Roland Garros: Nadal, Borg, the Musketeers the men who wrote history

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Roland Garros: Nadal, Borg, the Musketeers the men who wrote history

The Roland Garros 2022 is finally upon us! A long-awaited edition: Rafael Nadal, despite the physical problems, will be there, and will want to defend himself from the assaults of Novak Djokovic, who is looking for his 21st Grand Slam in Bois de Boulogne.

The new one who advances is represented by Carlos Alcaraz, revelation of the season and true heir of the Big 3. In the women's singles who will be able to stop Iga Swiatek from writing history? Rafael Nadal is the man who wrote the most important pages of the Roland Garros history.

A final mention goes to Roger Federer and Novak Djokovic; they have won only one edition of the French Slam, but with those victories, they completed the much-dreamed-about career Slam. Max Décugis is certainly one of the emblems of this tournament.

The Frenchman won the title eight times (1903, 1904, 1907, 1908, 1909, 1912, 1913, 1914), and was, until 2013, the most successful tennis player in men's singles. Also the winner of three Olympic medals, his career was completely ruined by the First World War.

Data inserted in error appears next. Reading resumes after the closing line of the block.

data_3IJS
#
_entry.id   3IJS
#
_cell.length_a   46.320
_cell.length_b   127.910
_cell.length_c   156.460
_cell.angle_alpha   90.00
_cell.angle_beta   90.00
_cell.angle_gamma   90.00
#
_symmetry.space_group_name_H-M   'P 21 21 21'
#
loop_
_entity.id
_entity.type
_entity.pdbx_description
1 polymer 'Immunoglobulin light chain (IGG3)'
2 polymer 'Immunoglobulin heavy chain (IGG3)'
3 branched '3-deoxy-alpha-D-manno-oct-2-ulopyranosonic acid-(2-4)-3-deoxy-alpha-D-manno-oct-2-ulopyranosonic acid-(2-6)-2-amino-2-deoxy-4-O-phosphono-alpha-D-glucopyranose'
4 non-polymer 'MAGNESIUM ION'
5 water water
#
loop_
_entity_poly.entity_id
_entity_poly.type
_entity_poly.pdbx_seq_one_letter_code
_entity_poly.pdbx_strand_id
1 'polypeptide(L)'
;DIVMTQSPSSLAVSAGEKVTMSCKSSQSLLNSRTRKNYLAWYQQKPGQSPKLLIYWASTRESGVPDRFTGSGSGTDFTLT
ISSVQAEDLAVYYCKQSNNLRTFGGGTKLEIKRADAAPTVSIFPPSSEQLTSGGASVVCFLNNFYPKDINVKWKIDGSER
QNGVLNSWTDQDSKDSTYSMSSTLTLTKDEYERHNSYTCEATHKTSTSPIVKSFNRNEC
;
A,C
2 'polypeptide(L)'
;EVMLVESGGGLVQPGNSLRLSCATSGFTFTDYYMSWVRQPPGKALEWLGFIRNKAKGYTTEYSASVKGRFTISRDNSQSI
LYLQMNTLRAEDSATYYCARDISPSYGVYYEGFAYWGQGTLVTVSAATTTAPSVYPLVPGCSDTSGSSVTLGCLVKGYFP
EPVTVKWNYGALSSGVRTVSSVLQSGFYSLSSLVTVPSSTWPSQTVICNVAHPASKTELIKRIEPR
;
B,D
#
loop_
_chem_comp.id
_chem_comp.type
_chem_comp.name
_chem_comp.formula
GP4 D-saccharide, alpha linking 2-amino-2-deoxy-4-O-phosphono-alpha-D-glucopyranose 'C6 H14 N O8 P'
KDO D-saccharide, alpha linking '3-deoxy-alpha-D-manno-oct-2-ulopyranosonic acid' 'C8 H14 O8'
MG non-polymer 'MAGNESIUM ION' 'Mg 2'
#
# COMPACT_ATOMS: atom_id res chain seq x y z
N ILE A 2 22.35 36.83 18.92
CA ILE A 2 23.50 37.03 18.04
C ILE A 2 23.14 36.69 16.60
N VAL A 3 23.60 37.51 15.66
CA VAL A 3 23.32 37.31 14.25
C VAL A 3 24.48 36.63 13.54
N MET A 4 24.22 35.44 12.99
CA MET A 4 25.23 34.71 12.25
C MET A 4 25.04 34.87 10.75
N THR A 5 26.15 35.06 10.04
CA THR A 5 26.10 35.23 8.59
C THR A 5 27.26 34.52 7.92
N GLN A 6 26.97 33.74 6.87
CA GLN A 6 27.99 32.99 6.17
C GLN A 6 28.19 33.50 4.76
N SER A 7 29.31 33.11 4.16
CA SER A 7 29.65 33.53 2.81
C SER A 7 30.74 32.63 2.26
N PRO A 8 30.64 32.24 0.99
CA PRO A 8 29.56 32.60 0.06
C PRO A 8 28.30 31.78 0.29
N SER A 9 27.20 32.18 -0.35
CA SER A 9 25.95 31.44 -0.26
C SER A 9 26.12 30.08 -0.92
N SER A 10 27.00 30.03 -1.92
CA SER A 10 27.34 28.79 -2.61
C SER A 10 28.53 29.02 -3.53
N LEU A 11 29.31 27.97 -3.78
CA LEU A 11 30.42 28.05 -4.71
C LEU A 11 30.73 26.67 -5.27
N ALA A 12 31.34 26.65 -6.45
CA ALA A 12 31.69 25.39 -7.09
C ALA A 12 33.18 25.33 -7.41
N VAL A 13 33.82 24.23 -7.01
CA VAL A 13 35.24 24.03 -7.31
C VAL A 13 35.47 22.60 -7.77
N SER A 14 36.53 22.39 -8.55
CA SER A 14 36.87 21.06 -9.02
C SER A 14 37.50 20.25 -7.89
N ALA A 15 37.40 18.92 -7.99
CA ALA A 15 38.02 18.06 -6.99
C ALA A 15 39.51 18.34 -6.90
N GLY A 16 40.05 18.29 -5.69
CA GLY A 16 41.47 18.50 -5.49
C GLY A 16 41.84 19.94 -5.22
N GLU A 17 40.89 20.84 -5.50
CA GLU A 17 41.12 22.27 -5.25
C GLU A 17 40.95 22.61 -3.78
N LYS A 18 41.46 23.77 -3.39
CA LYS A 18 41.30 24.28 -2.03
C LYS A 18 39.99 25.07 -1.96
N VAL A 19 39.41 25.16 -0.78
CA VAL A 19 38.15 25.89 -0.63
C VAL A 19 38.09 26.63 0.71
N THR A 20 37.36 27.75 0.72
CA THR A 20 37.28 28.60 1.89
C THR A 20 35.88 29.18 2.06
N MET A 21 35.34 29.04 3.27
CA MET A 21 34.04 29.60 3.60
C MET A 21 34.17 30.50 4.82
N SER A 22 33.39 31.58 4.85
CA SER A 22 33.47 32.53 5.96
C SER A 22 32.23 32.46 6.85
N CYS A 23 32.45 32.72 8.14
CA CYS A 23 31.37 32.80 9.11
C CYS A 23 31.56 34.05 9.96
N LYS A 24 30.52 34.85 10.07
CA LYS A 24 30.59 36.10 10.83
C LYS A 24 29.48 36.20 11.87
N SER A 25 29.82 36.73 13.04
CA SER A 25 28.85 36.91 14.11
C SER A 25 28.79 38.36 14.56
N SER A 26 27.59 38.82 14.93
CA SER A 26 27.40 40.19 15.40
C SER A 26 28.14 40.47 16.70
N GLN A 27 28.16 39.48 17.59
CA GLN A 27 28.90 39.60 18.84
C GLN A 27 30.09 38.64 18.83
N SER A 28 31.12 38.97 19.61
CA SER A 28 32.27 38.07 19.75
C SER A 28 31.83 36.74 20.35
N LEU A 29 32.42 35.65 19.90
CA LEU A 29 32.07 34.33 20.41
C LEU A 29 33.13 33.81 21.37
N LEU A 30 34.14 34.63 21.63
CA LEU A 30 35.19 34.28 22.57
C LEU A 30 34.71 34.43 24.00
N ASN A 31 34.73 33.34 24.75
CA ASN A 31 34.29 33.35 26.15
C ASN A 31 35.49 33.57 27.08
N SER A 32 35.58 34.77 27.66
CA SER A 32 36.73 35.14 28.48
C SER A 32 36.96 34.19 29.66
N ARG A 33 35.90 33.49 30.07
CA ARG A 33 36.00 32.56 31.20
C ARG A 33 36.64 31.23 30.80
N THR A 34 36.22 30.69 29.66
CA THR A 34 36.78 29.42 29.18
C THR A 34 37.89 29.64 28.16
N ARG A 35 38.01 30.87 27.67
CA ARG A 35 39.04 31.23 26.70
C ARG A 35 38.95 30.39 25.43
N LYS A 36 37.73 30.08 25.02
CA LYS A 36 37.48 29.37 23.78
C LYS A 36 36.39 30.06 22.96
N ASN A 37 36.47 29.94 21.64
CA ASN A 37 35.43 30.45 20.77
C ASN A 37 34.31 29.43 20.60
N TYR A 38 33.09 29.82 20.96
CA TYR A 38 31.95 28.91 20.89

Between the mid-30s and the mid-70s, champions such as Gottfried von Cramm, Nicola Pietrangeli and Manuel Santana will be foreve remembered. Then with the arrival of Bjorn Borg, 6-times winner of the title (1974, 1975, 1978, 1979, 1980, 1981), fans had a new idol to support.

Ivan Lendl and Gustavo Kuerten preceded the absolute dominance of Rafael Nadal, the true great protagonist of the French Open, able to win 12 editions (a record), dominating his opponents over almost fourteen years. Only in retrospect, in a few years, we will realize how much the Spaniard has upset the history of this tournament, linking it in a stainless manner to his image, in a mutual exchange.

Going back in time, René Lacoste won the title three times (1925, 1927, 1929), Jean Borotra won the title in 1931 and Henri Cochet won five editions (1922 1926 1928 1930 1932). Their monopoly lasted from 1922 until 1932, with the only exception of 1923.

Jacques Brugnon made two times the quarterfinals in the men's singles, but he was loved by the French crowd, as part of that memorable quartet of champions. André Vacherot was one of the players who wrote the history of the tournament during the late 1800s and early 1900s. He won four editions of the French Open (1894, 1895, 1896, 1901).